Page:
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Use Fabric Data Factory Data Pipelines to Orchestrate Notebook-based Workflows

Microsoft Fabric Data Factory’s data pipelines enable data engineers to build complex workflows that can orchestrate many different types of data processing, data movement, data transformation, and other activity types. In this post, I want to focus on some good practices when building Fabric Spark Notebook workflows using Data Factory in Fabric with data pipelines.

Execute Notebook activities in data pipelines using parameter settings
Data pipeline example in Fabric Data Factory executing Notebooks

In this sample pipeline above, I have 2 Notebook activities, 1 Teams Activity and 1 If Condition with 2 more activities inside the container. Both of the Notebook activities are at the start of the pipeline while only the activity that is named “Notebook Double” has a connector to the If Condition. What this means is that the Notebook activities will execute in parallel, while the If Condition will execute in sequence following the completion of the notebook from the “Notebook Double” activity. The connector between the Notebook Double activity and the If Condition uses the “On Success” port from the first activity, meaning that the If Condition will only execute follow a successful signal from the notebook. Notice there is a red connector as well connected to the Notebook Double On Failure port. If the notebook execution fails, the pipeline will subsequently call the Teams activity and send a Teams message. This is a common pattern to use the output ports from your notebook execution to use different paths for success and failure.

You may notice that the “Another Notebook” activity is grey, indicating that it has been set to “disabled”. This is another good practice when building and debugging your pipelines. I’ve not yet completed my configurations for this activity, but I need to test the pipeline with the first notebook path. Setting the activity to “Deactivated” essentially comments out that activity so that the pipeline can be saved and run as a test. To run the debug test, just click the Run button on the ribbon as shown below.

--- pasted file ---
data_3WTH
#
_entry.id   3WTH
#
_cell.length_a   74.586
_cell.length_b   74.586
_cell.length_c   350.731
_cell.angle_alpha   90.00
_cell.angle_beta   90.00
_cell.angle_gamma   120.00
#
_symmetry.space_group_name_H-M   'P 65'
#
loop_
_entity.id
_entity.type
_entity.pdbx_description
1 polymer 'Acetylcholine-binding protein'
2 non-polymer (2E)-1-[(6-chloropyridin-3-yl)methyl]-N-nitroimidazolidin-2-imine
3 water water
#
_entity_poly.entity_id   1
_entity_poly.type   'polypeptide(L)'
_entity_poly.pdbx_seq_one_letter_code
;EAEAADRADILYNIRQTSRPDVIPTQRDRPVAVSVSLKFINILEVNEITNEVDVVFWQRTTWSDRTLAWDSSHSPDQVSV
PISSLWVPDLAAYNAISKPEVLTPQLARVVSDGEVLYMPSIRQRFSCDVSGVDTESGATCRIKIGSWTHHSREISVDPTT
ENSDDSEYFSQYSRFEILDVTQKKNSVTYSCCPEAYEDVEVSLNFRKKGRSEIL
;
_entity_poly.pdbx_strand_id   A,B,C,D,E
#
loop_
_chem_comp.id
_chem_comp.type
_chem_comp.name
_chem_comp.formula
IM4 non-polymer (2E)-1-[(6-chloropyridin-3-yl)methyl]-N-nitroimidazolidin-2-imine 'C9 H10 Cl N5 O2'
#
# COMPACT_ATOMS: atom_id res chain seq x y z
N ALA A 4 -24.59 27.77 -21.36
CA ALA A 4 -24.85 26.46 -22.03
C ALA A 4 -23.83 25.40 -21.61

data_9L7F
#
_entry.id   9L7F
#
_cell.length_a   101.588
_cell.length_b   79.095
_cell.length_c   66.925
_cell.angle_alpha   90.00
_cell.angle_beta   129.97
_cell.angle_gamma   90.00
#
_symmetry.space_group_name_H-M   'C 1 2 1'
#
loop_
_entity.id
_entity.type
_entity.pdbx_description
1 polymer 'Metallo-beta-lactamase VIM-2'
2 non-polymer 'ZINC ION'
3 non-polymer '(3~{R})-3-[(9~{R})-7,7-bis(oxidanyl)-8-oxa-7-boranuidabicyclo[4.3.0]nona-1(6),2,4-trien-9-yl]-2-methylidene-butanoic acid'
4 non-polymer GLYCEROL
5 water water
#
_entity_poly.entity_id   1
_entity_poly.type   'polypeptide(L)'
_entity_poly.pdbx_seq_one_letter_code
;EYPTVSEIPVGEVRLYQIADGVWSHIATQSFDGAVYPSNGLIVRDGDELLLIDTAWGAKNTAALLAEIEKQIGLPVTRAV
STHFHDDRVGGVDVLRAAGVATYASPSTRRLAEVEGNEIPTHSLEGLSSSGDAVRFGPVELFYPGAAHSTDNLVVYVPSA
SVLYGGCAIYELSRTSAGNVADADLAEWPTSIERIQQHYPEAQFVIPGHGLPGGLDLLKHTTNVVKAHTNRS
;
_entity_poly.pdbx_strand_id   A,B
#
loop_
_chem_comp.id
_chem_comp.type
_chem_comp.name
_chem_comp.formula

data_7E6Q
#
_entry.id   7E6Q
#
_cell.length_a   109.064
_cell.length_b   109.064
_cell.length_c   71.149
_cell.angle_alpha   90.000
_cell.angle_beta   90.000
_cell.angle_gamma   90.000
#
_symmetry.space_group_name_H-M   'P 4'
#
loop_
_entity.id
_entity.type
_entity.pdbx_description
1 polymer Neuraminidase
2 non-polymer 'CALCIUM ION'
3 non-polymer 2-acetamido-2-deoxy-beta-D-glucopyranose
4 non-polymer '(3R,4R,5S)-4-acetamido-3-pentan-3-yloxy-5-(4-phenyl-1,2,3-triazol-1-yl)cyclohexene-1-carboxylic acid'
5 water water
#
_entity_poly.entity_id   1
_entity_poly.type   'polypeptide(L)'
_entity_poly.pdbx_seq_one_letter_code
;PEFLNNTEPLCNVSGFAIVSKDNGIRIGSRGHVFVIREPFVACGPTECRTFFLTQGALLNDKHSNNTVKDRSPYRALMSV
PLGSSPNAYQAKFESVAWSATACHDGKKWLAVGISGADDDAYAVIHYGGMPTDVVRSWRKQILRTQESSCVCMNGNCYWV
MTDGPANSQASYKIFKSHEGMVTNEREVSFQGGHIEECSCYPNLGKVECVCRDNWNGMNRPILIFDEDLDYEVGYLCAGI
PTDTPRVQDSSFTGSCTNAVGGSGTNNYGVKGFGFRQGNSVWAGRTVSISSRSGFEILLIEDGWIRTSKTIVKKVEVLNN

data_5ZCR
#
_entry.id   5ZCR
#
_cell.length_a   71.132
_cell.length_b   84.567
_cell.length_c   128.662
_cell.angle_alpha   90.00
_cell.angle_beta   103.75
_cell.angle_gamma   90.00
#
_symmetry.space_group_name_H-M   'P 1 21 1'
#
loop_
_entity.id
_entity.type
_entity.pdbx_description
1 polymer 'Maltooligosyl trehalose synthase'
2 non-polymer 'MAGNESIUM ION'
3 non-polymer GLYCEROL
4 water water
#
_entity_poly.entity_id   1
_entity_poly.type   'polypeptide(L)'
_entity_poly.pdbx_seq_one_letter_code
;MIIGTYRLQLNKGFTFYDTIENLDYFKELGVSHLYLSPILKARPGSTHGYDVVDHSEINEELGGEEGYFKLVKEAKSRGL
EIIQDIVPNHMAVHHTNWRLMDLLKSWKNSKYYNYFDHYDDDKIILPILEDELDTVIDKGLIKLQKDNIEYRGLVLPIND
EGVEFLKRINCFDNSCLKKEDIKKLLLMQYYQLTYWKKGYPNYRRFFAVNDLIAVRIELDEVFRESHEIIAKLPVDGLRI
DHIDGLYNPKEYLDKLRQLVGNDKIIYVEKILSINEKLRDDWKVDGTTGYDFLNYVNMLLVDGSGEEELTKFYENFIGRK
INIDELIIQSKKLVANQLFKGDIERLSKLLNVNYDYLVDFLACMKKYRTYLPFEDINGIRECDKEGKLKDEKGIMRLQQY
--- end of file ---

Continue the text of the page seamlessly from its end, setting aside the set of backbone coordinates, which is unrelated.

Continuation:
Screenshot of activity output ports to enable workflow redirection
Use activity output ports to redirect your workflow

Another good practice when orchestrating your Fabric Notebooks is to set the “Retry” property on activity to a value greater than 0. The transient and ephemeral nature of running many Spark notebooks in an automated pipeline environment, is that there may be occasions when the execution of the notebook fails because the pool, cluster, or session is busy or unavailable. Using the retry property inside the pipeline notebook activity allows Data Factory to try the execution again, based on the number of retries you have set. In my sample below, I’ve set retry 2 to, a very common practice.

The general tab of the notebook activity showing the name "Another Notebook" and the activity state set to deactivated
Use the activity settings panel to set activity state and retries

Let’s circle back to the original activity called “Notebook Double”. This activity is executing a very simple notebook that I authored in my workspace that takes a parameter value and exists by returning the incoming numeric value doubled. Inside of the pipeline activity, I am sending in a value to that parameter in the notebook, making the execution of this notebook dynamic based upon that parameter value. To make the automated execution of this pipeline even more dynamic, you can use a pipeline parameter and set the value as a parameter or expression using the “add dynamic content” link.

I’ll finish this article with the If Condition. This is a very common Data Factory pattern for pipelines where I’ve taken the On Success workflow from the Notebook Activity and from there, I will examine the output value that I am returning to the pipeline execution from my notebook.

You can use the pipeline If Condition activity for branching and conditional execution
Use the pipeline expression builder to configure the If condition

Inside the notebook, you must send the output value back to the pipeline using:

mssparkutils.notebook.exit(outputval)

This will allow you to examine the output of the notebook execution for branching and conditional execution inside of your pipeline. In my example, the If Condition uses this expression to extract the output value from the notebook:

@equals(activity('Notebook Double').output.result.exitValue,0)

The syntax used is the Data Factory pipeline control flow expression language and I am checking for a value of 0. If the value is 0, I will treat that as a bad result and send an automated email indicating an error return the notebook. This way, the False path of my If Condition can execute a Script activity that will log the results of the notebook. The updated If Condition will look like this:

Screenshot of the if condition inside of data pipeline with the True and False paths
Use If Then control flow to either send an email or logging

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